On October 13, 2015, the Dutch safety board (DSB) presented its report on the causes of the crash. According to the investigation, the aircraft was hit by a Buk missile. Meanwhile the report did not read who controlled the area where the missile was fired from. Dutch experts said the crash was caused by a 9N314M warhead carried on a missile of the 9M38 series, particularly the 9M38M1 version.
A separate criminal investigation is also underway in the Netherlands to find those responsible for downing the plane.
The Dutch relatives have written a letter to Rutte demanding to make primary radar data by either the Russian or Ukrainian authorities available.
"We can't accept that people have refused to provide crucial information," the letter said as quoted by AFP.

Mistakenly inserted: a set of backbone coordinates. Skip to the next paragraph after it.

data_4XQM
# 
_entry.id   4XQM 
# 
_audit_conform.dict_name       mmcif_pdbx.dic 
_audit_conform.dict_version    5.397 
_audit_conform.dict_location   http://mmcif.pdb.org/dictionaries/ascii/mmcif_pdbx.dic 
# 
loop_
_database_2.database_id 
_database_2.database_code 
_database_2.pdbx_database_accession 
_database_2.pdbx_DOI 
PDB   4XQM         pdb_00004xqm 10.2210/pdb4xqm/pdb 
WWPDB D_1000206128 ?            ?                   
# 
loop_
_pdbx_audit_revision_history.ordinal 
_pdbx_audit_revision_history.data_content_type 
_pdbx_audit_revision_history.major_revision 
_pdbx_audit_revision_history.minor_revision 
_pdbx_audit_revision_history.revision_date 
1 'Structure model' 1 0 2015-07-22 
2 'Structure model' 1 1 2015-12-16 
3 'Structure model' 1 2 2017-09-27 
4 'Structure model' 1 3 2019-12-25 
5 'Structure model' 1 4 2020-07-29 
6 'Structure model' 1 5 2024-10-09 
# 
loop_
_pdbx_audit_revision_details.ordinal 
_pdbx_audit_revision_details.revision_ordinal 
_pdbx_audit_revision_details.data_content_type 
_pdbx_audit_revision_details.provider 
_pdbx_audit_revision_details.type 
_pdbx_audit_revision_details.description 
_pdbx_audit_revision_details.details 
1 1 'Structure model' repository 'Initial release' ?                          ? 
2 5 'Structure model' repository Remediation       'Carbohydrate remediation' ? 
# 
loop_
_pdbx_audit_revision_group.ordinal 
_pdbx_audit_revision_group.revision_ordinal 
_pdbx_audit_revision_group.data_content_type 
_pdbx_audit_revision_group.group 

They are urging Rutte to pressure either the UN or the International Civil Aviation Organization (ICAO) to demand that the data is provided.
According to the ICAO, primary radar can detect aircraft or unknown flying objects even if they are not equipped with a transponder. This means primary radar could have traced the trajectory of the missile which hit MH17. Under the ICAO regulations primary radar data should be kept for 30 days or longer if it is necessary for an inquiry, for example.
Earlier on the same day when the DSB issued its report, Russian air defense systems producer Almaz-Antey presented the results of its own probe into the crash. It found that the missile that downed the aircraft could only have been a model of the 9M38 series that was removed from service in Russia in 2011. According to the report, the missile was launched from the region of Zaroshchenske which was under control of Kiev forces at the time of the tragedy.